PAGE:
Fashion » A must-stop shop in Hong Kong
 A must-stop shop in Hong Kong

A must-stop shop in Hong Kong

blog_goodsofdesire_2.jpgWalking through Hong Kong’s Happy Valley last week, a billboard caught my eye: “Delay No More,” it said in large type next to a photograph of a guy undoing his belt buckle. A friend enlightened me: Delay No More is the fashion brand of Goods of Desire, a chain of design-y stores that since its founding in 1996 has spread from Hong Kong to Singapore and beyond. I had to inspect for myself.

I came away from the crammed, Hollywood Road branch only with Pacman-like t-shirt ($16). Oh, and a “double happiness” keychain ($14), though I could have bought the same striking Chinese characters in three dimensions as candles ($18), trivets, napkin rings or any other number of applications. The store’s trick is to use traditional Chinese images for their graphic punch as well as their connotations in creating accoutrements for the modern home. Even the store’s abbreviated name, G.O.D., is a pun not only on the religion of shopping, but also on the Cantonese phonetic sound of the word, which means, “to live better.”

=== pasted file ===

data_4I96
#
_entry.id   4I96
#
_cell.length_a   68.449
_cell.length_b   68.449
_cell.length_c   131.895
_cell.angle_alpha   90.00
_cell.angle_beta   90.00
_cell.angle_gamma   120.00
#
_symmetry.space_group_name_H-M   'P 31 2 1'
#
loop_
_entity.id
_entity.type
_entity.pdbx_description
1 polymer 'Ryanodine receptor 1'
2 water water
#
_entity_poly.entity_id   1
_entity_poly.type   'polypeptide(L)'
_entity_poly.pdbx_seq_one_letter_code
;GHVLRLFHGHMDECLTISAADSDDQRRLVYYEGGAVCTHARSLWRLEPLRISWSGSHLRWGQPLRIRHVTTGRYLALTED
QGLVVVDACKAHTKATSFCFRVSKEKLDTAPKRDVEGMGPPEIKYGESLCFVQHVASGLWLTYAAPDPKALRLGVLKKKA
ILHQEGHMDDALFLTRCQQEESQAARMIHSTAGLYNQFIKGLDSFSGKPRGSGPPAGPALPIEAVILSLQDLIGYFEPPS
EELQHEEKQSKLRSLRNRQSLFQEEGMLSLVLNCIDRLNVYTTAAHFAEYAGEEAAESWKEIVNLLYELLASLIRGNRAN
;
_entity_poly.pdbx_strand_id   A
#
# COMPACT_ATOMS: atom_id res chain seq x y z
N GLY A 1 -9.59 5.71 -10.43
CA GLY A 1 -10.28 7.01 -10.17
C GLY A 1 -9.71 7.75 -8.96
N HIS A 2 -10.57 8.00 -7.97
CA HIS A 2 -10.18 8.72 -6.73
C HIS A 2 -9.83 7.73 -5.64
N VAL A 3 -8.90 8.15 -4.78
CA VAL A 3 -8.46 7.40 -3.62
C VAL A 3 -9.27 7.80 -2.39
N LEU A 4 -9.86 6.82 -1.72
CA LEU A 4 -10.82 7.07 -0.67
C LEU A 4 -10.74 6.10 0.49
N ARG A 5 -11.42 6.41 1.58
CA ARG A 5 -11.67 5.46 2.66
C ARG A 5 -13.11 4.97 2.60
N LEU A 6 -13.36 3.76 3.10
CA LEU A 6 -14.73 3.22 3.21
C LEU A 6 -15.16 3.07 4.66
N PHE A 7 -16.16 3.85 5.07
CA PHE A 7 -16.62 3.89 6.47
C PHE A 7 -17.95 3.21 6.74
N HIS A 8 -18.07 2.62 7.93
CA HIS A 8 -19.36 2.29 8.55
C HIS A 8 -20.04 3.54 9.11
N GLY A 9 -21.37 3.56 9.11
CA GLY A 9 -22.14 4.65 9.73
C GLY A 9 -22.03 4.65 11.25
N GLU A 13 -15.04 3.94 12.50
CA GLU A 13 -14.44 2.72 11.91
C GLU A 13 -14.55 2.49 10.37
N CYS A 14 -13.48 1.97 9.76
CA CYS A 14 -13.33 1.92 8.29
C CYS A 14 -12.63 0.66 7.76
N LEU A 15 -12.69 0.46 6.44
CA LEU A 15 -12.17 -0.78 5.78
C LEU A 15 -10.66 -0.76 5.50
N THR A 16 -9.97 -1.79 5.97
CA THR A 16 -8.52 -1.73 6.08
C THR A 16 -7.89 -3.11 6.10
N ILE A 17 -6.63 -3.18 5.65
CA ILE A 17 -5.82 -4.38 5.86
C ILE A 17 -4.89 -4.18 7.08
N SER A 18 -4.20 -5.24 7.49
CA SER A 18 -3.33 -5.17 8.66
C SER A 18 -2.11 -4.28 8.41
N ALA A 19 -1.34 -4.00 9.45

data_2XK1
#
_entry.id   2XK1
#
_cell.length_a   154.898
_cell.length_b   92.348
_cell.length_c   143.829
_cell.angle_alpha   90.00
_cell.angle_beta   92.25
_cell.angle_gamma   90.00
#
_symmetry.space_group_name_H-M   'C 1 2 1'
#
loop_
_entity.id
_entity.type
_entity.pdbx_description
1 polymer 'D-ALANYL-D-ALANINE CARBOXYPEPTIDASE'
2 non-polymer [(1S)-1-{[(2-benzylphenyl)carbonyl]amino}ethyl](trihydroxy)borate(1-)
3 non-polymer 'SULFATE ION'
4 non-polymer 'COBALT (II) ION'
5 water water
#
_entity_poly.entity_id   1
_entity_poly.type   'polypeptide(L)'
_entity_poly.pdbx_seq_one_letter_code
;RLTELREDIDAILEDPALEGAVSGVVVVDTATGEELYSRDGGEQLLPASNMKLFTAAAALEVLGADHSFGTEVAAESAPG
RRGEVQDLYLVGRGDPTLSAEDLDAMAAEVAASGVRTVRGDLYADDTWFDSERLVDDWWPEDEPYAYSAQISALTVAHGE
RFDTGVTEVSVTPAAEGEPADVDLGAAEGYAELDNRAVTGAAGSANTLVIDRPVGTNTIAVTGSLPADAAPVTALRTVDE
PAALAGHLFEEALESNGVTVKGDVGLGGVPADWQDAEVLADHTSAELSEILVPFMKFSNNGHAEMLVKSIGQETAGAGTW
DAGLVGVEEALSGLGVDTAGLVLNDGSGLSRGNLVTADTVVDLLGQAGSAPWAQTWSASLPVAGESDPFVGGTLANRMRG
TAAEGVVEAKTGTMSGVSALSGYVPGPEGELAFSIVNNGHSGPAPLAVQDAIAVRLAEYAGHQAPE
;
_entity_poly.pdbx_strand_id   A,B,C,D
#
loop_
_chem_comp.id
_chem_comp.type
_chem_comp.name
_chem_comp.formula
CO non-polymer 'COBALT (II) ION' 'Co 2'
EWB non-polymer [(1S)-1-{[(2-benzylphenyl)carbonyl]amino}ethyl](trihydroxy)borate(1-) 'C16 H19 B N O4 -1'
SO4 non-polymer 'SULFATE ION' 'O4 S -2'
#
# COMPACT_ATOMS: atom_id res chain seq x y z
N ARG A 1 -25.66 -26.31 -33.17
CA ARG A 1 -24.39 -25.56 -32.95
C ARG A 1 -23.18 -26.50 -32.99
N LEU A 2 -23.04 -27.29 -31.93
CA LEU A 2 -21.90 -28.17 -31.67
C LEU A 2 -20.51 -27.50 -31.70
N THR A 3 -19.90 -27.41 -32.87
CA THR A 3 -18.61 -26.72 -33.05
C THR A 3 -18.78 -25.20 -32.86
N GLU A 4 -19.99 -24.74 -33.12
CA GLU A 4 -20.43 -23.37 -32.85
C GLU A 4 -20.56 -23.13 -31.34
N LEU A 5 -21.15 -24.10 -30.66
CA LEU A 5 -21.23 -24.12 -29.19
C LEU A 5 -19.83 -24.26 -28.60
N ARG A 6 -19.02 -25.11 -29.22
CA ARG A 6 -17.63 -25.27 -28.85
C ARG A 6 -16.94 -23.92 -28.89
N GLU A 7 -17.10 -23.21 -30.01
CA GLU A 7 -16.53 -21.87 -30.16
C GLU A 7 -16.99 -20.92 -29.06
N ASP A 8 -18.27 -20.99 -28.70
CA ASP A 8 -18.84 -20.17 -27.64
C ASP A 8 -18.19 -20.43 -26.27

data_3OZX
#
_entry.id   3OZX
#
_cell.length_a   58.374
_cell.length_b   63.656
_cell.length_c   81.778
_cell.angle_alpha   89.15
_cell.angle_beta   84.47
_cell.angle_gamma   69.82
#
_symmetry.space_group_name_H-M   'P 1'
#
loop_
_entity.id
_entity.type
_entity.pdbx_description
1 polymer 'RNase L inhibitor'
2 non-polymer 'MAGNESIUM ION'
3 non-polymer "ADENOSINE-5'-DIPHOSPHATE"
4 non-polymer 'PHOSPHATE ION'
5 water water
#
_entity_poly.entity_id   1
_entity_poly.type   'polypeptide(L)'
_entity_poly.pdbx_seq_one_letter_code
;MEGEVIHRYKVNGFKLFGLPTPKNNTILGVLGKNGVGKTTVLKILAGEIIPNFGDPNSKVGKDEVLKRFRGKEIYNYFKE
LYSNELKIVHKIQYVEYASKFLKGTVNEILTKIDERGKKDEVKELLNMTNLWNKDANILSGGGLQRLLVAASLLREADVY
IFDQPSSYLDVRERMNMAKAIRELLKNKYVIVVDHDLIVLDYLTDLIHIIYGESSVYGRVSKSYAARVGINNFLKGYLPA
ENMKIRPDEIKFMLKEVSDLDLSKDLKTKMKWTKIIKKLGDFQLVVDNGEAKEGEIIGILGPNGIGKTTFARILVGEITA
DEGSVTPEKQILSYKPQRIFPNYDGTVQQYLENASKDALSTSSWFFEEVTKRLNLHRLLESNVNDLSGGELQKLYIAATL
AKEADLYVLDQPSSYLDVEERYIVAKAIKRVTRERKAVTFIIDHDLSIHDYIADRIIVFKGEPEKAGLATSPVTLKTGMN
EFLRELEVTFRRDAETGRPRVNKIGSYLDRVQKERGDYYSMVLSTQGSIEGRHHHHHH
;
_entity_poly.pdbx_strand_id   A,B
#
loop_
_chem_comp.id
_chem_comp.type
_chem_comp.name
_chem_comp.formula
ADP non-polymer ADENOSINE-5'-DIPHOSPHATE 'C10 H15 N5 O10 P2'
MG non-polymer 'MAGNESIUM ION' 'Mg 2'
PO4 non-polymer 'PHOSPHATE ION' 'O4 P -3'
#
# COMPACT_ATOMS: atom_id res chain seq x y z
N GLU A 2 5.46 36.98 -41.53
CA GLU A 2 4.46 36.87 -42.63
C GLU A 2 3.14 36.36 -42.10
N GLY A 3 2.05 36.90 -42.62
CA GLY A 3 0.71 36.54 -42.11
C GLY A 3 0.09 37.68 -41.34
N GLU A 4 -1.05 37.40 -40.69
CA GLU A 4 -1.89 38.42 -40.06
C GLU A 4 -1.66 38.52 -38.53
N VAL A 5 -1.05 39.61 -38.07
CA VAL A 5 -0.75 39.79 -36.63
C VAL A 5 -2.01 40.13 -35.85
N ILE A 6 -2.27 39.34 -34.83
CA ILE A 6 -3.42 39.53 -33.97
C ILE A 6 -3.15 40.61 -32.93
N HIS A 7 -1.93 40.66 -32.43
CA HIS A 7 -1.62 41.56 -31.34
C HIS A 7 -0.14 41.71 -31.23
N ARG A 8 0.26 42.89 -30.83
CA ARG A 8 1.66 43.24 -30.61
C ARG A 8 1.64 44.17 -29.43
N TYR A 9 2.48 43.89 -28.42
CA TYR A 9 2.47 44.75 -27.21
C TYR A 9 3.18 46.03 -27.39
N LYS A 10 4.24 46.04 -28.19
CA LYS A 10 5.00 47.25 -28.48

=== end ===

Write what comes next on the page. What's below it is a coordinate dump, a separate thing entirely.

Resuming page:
blog_goodsofdesire.jpgG.O.D., art directed by its architecture-trained founder Douglas Young, mixes mass-market kitsch, Mao-era propaganda and sleek modern design. Chinese letter boxes become card cases ($12), photographs of tenements adorn mouse pads ($7) and ring binders exhort you to “Make Meaningful Content,” “Keep Things Organized,” and, of course, “Delay No More” ($8) for a set of four in assorted colors.

So jet over to Asia and pack up the goodies, for Young has no plans to open in America and only a few of the items are available online. Luckily, those do include the Panda eyeshades ($14) I somehow overlooked in the store but could have used on the flight back. Those “Delay No More” belt buckles, by the way, are available in a variety of colors for the extravagant sum of $45.

For more information, check out Goods of Desire.

Critic, curator and museum director Aaron Betsky curated the Venice Architecture Biennale in 2008, ran Rotterdam’s Netherlands Architecture Institute from 2001-2006 and these days, helms the Cincinnati Art Museum. See his previous blogs HERE and check back on Thursday for his next post.

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